World J Oncol
World Journal of Oncology, ISSN 1920-4531 print, 1920-454X online, Open Access
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Case Report

Volume 8, Number 4, August 2017, pages 132-135


Prostatic Lymphoma Masquerading as Urinary Retention and Hematuria With Review of Literature

Tsering Gyalpo Lama Tamanga, e, Prabhsimranjot Singhb, e, f, Jonathan Garelleka, Sonali Malhotrac, Abhinav Binod Chandrad, William Solomonb

aDepartment of Internal Medicine, Maimonides Medical Center, Brooklyn, NY, USA
bDepartment of Hematology/Oncology, Maimonides Medical, Center, Brooklyn, NY, USA
cDepartment of Pediatric Endocrinology, Maimonides Medical Center, Brooklyn, NY, USA
dDepartment of Hematology/Oncology, Yuma Regional Medical, Center, Yuma, AZ, USA
eBoth first authors and contributed equally.
fCorresponding Author: Prabhsimranjot Singh, Department of Hematology/Oncology, Maimonides Medical Center, 950 49th street, Brooklyn, NY 11219, USA

Manuscript submitted June 23, 2017, accepted July 4, 2017
Short title: Lymphoma as Urinary Retention and Hematuria
doi: https://doi.org/10.14740/wjon1055w

Abstract▴Top 

Lymphomas of prostate are very rare tumors. They are not commonly considered in the clinical and histological differential diagnosis of prostatic enlargement. We report a case of a 49-year-old man who presented to emergency department with several weeks of difficulty in urination, for which he was being treated for benign prostate hyperplasia with no improvement. Computerized tomography scan showed lobulated mass originating from the superior aspect of the prostate with right inguinal lymph node involvement and no distant organ metastatic disease. Prostatic biopsy revealed diffuse large B-cell lymphoma. The patient achieved complete remission after six cycles of rituximab, cyclophosphamide, doxorubicin, vincristine, and prednisone chemotherapy regimen. Lymphomas of the prostate should be considered in differential diagnosis of the patient presenting with obstructive lower urinary tract symptoms especially in patients with normal prostatic-specific antigen level and previous history of lymphoma in other sites.

Keywords: Prostate; Lymphoma; Non-Hodgkin diffuse-large B-cell lymphoma; Prostate hyperplasia

Introduction▴Top 

Primary malignant lymphomas of the prostate account for 0.09% of all prostate neoplasms and 0.1% of all non-Hodgkin’s lymphomas (NHLs) [1-5]. Lymphoma of the prostate can be primary or secondary [3, 6]. Because of their rarity, they are not commonly considered in the clinical and histological differential diagnosis of prostatic enlargement. Consideration of this differential diagnosis is important, because of their aggressive behavior and poor short-term outcome, and at the same time it can achieve remission with chemotherapy. We report a case of a 49-year-old man diagnosed with NHL of prostate, who was initially treated for benign prostate hyperplasia (BPH) with no improvement in symptoms of obstructive uropathy. Our case report will add to understanding of etiology, pathogenesis, natural history, and treatment of particularly this rare tumor and to the training of potential future investigators.

Case Report▴Top 

A 49-year-old man, current smoker, with past surgical history of cholecystectomy, presented with several weeks history of difficulty in urination, as well as dysuria, pelvic pain and occasional hematuria, with subjective fever. He had been treated with tamsulosin and finasteride as an outpatient with minimal relief. Due to persistent pelvic pain and obstructive uropathy, he was admitted to the hospital. On initial evaluation, patient was noticed to have mild suprapubic tenderness and no costovertebral angle tenderness or urethral discharge. Routine laboratory tests were within normal limits except hemoglobin 11.6, prostate-specific antigen (PSA) 0.4 ng/mL and lactate dehydrogenase (LDH) 347. Computerized tomography (CT) scan showed a 7 × 4 cm lobulated mass below the base of the bladder, possibly arising from the superior aspect of the prostate and invading the seminal vesicles. There was right pelvic/inguinal adenopathy with largest node measuring 2 cm posterior to the external iliac vessels and no evidence of distant metastatic disease (Fig. 1). This was further investigated by a prostate biopsy which revealed prostatic tissue with diffuse involvement of sheets of atypical cells with large irregular nuclei, prominent nucleoli numerous mitotic figures with immunohistochemical stains showing the tumor cells positive for CD45+, CD20+, BCL2+, MUM1+, while negative for CD10, BCL6, cyclin-D1, PSA, CK903, and P504S, consistent with diagnosis of a diffuse large B-cell lymphoma (DLBCL), activated B-cell type (Figs. 2 and 3). Bone marrow aspirate and biopsy were normal. Our patient was diagnosed with stage IIE bulky NHL of the prostate with low-intermediate risk group as per NCCN-IPI score. He had a normal echocardiogram and negative hepatitis panel. The patient was subsequently started on chemotherapy with R-CHOP (rituximab, cyclophosphamide, doxorubicin, vincristine and prednisone) regimen. Patient symptoms improved with chemotherapy. After completing six cycles of chemotherapy, patient had a positron emission tomography (PET) scan reporting no hypermetabolic disease and remains in remission and will be followed up closely.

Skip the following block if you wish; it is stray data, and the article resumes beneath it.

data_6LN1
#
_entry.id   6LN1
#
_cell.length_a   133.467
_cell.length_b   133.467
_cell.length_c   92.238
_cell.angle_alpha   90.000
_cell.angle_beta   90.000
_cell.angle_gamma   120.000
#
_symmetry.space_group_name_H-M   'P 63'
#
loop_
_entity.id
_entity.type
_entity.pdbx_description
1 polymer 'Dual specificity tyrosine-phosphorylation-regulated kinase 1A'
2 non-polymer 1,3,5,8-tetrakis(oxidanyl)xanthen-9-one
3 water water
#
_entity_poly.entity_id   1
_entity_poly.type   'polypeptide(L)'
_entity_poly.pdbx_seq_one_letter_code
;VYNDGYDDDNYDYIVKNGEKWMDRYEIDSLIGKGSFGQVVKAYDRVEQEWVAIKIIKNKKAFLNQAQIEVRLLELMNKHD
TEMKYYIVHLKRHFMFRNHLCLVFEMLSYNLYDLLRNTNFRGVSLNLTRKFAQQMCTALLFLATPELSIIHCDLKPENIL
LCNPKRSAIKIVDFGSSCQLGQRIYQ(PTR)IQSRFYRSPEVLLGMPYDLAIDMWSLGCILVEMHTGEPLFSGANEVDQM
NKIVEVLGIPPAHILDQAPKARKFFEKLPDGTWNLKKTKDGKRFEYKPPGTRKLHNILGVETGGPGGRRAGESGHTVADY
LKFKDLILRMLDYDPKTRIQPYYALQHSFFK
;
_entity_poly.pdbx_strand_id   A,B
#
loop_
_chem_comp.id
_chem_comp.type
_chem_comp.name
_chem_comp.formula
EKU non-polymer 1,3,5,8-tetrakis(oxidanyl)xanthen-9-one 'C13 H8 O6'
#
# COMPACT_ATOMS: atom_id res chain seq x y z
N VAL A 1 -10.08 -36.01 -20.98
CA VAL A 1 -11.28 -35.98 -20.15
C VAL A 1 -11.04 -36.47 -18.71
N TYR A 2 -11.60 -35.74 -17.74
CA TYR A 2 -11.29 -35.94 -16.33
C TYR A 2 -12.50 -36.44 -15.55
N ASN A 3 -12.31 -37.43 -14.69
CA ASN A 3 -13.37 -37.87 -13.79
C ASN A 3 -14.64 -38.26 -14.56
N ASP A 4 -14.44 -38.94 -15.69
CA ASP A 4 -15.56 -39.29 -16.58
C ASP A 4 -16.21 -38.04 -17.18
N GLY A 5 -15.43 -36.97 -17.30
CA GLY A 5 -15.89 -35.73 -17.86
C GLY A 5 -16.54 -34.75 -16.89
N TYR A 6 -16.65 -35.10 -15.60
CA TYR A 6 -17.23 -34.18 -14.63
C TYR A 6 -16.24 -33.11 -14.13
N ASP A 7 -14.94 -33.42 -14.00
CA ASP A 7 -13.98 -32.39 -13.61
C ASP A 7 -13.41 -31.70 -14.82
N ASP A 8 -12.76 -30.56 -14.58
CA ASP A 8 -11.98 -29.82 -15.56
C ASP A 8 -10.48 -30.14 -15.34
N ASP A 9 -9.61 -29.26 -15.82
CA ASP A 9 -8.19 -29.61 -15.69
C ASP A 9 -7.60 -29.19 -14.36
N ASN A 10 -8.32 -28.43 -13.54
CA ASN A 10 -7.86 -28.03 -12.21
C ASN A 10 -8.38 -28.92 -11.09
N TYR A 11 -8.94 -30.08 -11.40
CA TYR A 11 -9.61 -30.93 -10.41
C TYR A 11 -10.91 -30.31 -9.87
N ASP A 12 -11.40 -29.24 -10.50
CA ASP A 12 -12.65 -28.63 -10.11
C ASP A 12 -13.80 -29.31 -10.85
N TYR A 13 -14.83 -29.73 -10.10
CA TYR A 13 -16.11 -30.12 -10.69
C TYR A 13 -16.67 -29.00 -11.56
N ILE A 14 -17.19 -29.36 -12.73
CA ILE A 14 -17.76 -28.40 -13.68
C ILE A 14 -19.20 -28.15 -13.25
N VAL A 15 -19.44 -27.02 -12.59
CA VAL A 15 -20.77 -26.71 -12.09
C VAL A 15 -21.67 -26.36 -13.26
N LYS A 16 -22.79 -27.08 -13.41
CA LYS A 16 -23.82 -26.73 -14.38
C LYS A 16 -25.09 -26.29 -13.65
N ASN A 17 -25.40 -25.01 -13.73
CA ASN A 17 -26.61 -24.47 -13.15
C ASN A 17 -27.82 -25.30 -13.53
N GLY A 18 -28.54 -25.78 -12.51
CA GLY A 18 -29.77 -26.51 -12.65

Figure 1.
Click for large image
Figure 1. A 7 × 4 cm lobulated mass below the base of the bladder, arising from the superior aspect of the prostate and invading the seminal vesicles.

Figure 2.
Click for large image
Figure 2. Prostate biopsy: low power view of the prostate core showing a diffuse proliferation of atypical pleomorphic cells.

Figure 3.
Click for large image
Figure 3. Prostate biopsy: high power (× 40) view showing cellular pleomorphism and nuclear karyorrhexis.
Discussion▴Top 

Prostate cancer is the most frequently diagnosed cancer in men accounting for 28% of new cases and 10% of cancer-related deaths in the US [7, 8].